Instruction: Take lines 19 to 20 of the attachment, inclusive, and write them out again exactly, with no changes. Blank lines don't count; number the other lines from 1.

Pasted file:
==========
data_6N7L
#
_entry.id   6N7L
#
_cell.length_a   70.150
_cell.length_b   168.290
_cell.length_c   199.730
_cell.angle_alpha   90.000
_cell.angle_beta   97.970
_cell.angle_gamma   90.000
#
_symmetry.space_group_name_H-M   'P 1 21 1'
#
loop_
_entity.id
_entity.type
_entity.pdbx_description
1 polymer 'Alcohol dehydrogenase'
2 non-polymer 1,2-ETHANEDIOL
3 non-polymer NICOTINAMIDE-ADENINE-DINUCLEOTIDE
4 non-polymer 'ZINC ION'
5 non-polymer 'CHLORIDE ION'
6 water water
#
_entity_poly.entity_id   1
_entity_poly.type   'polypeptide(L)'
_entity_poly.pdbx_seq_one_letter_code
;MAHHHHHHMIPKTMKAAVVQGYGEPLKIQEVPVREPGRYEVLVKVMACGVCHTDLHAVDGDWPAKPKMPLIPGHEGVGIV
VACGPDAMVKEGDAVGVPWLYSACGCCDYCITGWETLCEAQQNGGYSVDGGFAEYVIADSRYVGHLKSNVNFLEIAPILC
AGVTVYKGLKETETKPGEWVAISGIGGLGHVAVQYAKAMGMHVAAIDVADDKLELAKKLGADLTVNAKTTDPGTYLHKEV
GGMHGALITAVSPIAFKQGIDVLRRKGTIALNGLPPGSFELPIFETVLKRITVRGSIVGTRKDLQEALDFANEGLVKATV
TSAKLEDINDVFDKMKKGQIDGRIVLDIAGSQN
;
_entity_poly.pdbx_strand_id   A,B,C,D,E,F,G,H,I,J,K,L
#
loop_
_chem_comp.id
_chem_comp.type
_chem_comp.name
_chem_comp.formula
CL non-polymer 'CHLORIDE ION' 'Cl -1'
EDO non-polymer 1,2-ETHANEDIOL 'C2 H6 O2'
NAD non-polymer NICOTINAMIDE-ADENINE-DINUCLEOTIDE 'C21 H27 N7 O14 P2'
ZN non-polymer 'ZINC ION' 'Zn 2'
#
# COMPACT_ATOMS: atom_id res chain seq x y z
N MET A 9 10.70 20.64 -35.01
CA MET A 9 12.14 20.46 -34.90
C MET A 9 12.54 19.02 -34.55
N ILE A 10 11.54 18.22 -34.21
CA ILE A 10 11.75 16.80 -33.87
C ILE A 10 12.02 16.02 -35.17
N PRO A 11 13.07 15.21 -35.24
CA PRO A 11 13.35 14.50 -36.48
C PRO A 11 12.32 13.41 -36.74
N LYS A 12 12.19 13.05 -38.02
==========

2 non-polymer 1,2-ETHANEDIOL
3 non-polymer NICOTINAMIDE-ADENINE-DINUCLEOTIDE